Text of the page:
How to make data reports visually engaging to convey important data metrics to stakeholdersData is everywhere.
Cars measure the time before you need an oil change and the fuel efficiency of your recent travels. Watches count daily steps and the number of hours you slept last night. Banks, restaurants, coffee shops, and grocery stores tally up purchases and share rewards point totals and percentages saved during each shopping trip.
Data is even more ingrained in our professional lives.
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In marketing, one of the more difficult tasks to is presenting this type of data effectively. At TBH Creative, we often use reports to show a return on investment for inbound campaign efforts and more. Whether you’re tracking conversions, impressions, customer lifecycle stages, or other tangible metrics, at the end of the day everyone wants to know the same thing: are the hours and budget dollars we spend on marketing resulting in higher revenues for the company?
If figuring out how to effectively present marketing data puts you in a cold sweat, try some of the techniques we’ve found work.
Visual, appealing reports go a long way, painting a picture of performance that your boss (and her boss) can easily understand and discuss. A spreadsheet with sums and tallies isn’t going to cut it anymore. When sharing data with shareholders or team members, follow these three tips:
- Use visuals, such as colorful charts or icons
- Be selective about key performance indicators tracked (and make sure they add value)
- Balance data displays with text descriptions or interpretations
Facebook Insights dashboardOne of the key functions of the Facebook Insights dashboard is to show comparison data—at a glance—of performance over time.
To create a report that presents big picture information clearly like Facebook Insights, make sure it includes:
- a grid view to show important metrics simultaneously
- simple red and green color designations to indicate which metrics have increased or decreased over the specified time period
- simple, bold labels for easy identification of data types
Google Analytics reportsWhile Google Analytics gives its users a variety of reports and views, the automated report section provides a great high-level of traffic and more.
To make your report more engaging using tactics like those used in the Google Analytics overview dashboard, make sure it includes:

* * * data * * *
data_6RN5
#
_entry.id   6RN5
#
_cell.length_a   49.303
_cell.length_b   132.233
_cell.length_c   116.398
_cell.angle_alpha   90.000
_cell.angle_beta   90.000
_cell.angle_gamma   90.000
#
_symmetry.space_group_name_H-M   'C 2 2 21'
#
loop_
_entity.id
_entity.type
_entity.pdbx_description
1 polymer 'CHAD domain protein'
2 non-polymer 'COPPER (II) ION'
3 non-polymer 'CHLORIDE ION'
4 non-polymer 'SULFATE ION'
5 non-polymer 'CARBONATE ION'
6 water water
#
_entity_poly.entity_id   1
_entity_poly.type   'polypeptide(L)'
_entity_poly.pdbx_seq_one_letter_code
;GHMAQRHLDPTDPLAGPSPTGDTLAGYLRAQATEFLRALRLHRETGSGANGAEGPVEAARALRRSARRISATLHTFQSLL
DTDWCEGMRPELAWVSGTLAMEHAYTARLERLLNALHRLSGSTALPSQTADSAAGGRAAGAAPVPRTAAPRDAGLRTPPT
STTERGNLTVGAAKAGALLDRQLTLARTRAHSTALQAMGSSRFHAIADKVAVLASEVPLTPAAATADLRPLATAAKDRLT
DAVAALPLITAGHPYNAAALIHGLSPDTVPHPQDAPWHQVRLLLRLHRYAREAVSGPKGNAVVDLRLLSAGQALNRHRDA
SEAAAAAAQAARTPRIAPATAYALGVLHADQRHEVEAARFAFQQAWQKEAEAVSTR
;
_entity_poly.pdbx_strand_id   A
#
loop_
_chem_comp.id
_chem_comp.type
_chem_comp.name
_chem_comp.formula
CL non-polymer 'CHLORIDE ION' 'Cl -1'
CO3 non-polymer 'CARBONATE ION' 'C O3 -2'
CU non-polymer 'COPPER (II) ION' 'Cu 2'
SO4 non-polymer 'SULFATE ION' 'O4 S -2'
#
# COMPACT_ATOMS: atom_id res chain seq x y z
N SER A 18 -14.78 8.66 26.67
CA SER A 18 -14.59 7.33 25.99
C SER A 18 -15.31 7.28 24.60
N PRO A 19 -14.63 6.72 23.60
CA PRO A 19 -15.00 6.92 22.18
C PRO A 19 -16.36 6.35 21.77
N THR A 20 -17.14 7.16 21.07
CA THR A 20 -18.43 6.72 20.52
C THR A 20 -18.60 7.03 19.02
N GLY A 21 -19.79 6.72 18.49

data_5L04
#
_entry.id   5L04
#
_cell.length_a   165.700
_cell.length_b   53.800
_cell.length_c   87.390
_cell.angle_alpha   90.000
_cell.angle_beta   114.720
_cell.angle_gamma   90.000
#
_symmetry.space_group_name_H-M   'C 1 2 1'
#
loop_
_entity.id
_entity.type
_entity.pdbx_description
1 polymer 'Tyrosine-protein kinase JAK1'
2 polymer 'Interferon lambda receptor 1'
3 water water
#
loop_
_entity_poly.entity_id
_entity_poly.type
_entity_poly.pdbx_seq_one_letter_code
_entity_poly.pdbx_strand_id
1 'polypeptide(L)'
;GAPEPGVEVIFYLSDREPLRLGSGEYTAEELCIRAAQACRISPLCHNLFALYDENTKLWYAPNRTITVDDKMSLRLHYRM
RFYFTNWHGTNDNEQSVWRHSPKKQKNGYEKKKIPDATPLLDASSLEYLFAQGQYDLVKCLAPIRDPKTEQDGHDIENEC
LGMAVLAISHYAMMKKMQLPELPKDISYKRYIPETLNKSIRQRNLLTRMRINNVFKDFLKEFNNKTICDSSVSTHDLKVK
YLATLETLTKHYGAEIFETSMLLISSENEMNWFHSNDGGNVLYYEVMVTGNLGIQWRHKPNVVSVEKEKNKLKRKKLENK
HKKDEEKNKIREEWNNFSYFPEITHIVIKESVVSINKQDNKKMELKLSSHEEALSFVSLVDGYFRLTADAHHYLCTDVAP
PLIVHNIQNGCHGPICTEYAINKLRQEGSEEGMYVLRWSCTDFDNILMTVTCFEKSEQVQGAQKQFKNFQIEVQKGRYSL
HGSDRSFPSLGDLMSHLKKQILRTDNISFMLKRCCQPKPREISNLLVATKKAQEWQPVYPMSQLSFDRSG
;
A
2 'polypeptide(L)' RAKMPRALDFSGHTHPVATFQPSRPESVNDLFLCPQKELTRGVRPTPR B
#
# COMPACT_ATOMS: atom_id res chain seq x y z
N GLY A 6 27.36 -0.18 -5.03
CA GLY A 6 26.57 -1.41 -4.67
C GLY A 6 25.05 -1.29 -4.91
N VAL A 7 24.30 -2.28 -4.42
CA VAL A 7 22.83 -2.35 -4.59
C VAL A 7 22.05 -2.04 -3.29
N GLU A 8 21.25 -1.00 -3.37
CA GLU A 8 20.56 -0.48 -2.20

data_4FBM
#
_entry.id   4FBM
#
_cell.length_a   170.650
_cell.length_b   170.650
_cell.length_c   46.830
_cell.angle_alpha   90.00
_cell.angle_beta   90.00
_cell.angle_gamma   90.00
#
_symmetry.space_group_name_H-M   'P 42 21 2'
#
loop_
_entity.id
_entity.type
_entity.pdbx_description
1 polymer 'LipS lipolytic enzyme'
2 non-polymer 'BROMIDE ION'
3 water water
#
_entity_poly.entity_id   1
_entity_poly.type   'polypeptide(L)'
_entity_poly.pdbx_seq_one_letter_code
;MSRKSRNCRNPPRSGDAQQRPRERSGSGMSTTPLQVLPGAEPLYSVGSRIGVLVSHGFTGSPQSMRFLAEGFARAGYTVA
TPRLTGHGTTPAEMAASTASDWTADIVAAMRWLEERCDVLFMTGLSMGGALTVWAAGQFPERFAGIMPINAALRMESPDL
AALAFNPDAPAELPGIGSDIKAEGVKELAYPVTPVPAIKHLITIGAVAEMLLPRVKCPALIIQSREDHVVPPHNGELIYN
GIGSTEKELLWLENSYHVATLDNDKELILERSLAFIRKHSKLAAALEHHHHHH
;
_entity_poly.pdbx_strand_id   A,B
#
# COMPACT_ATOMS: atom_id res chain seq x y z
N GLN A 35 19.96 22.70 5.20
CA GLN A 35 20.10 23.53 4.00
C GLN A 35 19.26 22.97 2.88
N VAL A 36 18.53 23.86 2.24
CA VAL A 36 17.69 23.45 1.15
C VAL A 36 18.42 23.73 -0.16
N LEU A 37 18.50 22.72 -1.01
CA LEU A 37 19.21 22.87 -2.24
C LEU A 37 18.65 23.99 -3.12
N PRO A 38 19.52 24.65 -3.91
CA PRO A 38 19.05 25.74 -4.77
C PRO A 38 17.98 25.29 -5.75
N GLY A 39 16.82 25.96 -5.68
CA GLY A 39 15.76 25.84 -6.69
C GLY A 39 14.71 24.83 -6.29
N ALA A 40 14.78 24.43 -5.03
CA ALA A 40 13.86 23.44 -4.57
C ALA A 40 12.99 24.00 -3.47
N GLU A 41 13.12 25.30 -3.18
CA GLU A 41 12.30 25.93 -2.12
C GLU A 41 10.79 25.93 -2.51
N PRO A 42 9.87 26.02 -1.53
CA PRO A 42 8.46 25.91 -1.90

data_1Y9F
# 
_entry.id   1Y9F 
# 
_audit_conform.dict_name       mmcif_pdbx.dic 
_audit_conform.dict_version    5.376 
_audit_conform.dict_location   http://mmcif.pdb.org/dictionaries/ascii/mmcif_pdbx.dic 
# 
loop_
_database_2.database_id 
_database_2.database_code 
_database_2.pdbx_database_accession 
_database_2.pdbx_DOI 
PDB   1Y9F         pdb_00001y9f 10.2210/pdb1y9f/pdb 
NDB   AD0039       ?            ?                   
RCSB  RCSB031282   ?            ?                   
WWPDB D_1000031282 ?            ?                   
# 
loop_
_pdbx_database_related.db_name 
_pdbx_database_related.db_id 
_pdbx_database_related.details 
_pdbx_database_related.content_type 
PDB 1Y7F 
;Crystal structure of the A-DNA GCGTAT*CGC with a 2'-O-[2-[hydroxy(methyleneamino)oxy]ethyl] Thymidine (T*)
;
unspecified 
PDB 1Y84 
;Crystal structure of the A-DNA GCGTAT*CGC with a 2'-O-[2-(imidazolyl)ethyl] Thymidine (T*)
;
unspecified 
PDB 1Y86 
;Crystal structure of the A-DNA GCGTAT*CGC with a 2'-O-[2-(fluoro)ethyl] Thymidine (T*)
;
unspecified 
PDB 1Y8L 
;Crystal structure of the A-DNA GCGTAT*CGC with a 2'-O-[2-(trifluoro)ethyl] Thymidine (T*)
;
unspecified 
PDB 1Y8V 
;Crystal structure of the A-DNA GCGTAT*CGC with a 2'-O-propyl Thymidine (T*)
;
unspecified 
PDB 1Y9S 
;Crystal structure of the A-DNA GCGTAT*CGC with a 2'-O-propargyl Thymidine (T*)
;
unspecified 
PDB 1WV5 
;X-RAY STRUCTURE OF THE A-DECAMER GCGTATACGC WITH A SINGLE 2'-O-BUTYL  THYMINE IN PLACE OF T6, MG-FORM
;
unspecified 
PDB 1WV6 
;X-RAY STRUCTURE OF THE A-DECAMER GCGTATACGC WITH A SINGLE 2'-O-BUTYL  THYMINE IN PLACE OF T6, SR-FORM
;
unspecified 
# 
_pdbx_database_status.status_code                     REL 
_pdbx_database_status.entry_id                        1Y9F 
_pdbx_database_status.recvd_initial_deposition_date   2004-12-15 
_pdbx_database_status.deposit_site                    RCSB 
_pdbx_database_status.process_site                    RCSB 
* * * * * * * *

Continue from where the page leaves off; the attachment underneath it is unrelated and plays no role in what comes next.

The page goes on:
- consistent use of colors for a cohesive look that doesn’t overwhelm
- chart types appropriate for different types of data
- groupings of related data sets
HubSpot traffic chartsHubSpot use a classic line chart to present traffic data over time from various traffic sources.
If you’re building a report that mixes together different types of data, follow HubSpot’s lead and make sure your graphic includes:
- left and right chart axis with clear labels
- distinct color values to make analysis easier
- a clear key to describe values represented in the chart
FitBit dashboardFitBit’s personal dashboard gives users the chance to review several metrics at a glance. All data points are presented simply and marked with clear labels.
To create a visually appealing presentation of multiple data points like FitBit, make sure your report incorporates:
- icons, as appropriate, to represent progress in data sets
- simple tile layouts with ample white space
Mint budgeting toolsThe Mint’s spending trends piechart uses vivid color and clear labels to clearly display spending proportions.
To mimic the Mint, tweak your report to include:
- a classic piechart if you’re showing how different parts work together
- distinctive colors to easily separate each section of your piechart
- clear labels for each section of your piechart
Often when presenting data, less is more.
Consider including additional notes as part of your presentation but keeping the visuals clean and simple to allow your audience to focus on the metrics you have highlighted. These data presentation examples will help you to show the data metrics more effectively, but how you tell is also very important.
Keep campaign goals in mind when you prepare reports and be sure to highlight metrics that are important to stakeholders and that demonstrate return on investment.
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